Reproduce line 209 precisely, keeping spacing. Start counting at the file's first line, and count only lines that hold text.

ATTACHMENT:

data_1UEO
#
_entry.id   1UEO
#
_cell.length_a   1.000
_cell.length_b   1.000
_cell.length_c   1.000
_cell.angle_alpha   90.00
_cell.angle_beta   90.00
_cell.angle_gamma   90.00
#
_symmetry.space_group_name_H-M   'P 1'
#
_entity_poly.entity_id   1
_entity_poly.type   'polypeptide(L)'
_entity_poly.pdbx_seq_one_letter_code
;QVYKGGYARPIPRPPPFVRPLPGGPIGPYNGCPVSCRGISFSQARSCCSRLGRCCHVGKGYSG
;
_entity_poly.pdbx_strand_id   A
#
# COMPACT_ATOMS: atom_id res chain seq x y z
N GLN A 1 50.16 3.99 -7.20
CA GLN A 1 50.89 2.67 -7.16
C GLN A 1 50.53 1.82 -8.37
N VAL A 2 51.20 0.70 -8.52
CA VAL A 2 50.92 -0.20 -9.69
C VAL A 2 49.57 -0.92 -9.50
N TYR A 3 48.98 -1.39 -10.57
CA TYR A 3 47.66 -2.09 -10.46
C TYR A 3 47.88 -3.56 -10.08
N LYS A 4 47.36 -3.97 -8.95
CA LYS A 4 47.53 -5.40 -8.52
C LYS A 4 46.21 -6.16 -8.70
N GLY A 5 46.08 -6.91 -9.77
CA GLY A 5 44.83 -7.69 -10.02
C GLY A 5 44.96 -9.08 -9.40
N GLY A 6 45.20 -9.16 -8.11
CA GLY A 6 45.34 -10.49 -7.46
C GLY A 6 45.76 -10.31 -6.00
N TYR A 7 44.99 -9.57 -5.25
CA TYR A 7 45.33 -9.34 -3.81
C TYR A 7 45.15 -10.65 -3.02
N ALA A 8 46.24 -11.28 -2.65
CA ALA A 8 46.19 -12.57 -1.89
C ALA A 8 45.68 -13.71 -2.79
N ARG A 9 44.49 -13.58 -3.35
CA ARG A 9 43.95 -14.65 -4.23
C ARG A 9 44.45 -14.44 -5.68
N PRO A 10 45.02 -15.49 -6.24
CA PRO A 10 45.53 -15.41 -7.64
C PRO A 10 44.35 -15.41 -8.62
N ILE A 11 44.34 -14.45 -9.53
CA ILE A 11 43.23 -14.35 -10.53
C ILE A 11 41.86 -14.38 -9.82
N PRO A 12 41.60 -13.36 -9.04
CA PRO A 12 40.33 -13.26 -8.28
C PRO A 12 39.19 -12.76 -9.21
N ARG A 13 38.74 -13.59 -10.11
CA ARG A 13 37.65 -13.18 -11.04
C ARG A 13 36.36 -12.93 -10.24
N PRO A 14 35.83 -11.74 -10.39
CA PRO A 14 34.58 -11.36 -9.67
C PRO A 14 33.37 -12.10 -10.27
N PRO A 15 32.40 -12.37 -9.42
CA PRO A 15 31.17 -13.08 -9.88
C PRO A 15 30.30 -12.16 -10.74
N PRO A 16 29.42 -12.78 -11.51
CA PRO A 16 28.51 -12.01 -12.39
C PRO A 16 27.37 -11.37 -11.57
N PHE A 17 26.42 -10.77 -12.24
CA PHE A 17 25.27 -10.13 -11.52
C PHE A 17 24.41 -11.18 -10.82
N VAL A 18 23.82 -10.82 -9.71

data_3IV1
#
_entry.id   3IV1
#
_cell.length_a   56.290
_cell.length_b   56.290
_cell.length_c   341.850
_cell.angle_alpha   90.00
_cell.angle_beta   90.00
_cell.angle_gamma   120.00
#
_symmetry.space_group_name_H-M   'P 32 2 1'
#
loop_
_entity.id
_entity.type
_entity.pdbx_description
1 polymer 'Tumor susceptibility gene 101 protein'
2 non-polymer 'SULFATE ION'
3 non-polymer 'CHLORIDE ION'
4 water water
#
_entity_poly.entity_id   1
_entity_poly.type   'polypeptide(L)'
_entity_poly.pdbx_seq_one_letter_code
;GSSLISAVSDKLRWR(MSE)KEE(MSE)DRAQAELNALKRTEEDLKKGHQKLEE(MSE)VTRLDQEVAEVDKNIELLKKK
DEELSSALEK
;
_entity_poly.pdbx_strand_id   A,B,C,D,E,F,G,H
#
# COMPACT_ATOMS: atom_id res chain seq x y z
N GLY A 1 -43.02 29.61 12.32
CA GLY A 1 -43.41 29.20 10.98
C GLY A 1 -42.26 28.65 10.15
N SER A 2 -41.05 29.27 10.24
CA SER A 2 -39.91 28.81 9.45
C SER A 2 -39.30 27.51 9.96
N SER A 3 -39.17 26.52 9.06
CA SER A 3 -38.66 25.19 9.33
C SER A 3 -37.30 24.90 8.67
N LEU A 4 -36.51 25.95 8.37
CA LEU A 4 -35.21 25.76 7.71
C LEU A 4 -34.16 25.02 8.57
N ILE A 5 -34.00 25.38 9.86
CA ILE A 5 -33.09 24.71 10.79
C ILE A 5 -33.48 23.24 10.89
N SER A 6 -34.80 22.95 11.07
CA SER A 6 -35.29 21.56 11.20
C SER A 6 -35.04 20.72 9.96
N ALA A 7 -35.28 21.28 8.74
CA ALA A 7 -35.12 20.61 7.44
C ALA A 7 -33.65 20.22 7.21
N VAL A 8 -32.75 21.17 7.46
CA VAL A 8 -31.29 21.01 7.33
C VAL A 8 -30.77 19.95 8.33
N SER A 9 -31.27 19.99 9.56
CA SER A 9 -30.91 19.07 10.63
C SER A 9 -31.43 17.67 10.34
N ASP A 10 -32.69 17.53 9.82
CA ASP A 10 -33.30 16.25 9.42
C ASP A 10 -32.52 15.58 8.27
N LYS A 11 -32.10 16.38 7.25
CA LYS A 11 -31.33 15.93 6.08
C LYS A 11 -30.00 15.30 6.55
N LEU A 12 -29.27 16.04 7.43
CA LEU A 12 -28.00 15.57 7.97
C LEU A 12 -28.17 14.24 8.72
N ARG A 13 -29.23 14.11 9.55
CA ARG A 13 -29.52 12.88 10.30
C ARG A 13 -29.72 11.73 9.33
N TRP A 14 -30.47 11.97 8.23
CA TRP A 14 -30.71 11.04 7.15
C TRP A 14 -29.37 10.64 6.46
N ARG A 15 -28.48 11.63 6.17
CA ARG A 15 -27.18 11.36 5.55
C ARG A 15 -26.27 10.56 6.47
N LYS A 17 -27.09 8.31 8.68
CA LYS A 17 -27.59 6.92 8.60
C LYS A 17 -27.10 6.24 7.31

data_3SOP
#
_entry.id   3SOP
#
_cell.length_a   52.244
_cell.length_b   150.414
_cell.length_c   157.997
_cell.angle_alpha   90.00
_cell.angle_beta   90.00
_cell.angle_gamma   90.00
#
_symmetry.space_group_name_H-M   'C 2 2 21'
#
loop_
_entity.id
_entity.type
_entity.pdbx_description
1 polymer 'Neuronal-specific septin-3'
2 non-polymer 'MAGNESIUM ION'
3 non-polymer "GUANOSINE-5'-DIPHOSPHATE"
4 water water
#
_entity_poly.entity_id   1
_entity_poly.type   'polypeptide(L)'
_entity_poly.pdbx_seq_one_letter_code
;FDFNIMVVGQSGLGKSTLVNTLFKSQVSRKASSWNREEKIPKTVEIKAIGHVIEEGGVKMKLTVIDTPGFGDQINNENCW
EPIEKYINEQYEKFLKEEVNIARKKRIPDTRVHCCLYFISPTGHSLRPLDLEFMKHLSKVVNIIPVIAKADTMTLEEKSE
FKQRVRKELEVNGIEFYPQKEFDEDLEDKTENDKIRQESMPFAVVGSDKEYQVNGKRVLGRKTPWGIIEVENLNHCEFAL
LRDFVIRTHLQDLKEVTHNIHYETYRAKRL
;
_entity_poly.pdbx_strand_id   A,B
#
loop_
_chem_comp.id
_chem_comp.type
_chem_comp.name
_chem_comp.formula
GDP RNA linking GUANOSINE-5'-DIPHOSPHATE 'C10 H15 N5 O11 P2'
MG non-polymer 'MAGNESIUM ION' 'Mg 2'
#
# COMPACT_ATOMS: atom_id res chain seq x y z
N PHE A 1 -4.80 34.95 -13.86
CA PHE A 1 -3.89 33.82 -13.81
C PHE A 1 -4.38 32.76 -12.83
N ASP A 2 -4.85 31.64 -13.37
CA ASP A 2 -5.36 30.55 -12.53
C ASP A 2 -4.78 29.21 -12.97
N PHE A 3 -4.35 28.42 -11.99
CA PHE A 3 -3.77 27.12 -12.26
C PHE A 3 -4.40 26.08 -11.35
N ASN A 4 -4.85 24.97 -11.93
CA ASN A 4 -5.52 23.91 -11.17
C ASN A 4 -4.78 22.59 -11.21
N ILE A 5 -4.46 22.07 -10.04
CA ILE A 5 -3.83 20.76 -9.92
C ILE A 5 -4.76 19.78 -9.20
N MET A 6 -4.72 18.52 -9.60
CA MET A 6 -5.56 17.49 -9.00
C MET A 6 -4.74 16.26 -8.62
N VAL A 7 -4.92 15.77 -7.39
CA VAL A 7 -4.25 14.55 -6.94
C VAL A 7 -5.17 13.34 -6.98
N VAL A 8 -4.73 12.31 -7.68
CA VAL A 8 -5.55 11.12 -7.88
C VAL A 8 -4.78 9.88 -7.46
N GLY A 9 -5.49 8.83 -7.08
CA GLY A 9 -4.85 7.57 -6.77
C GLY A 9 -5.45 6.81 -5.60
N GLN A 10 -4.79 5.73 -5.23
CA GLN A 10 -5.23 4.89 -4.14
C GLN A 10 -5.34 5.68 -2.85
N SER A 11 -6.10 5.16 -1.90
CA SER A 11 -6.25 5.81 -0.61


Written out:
N MET A 6 -4.72 18.52 -9.60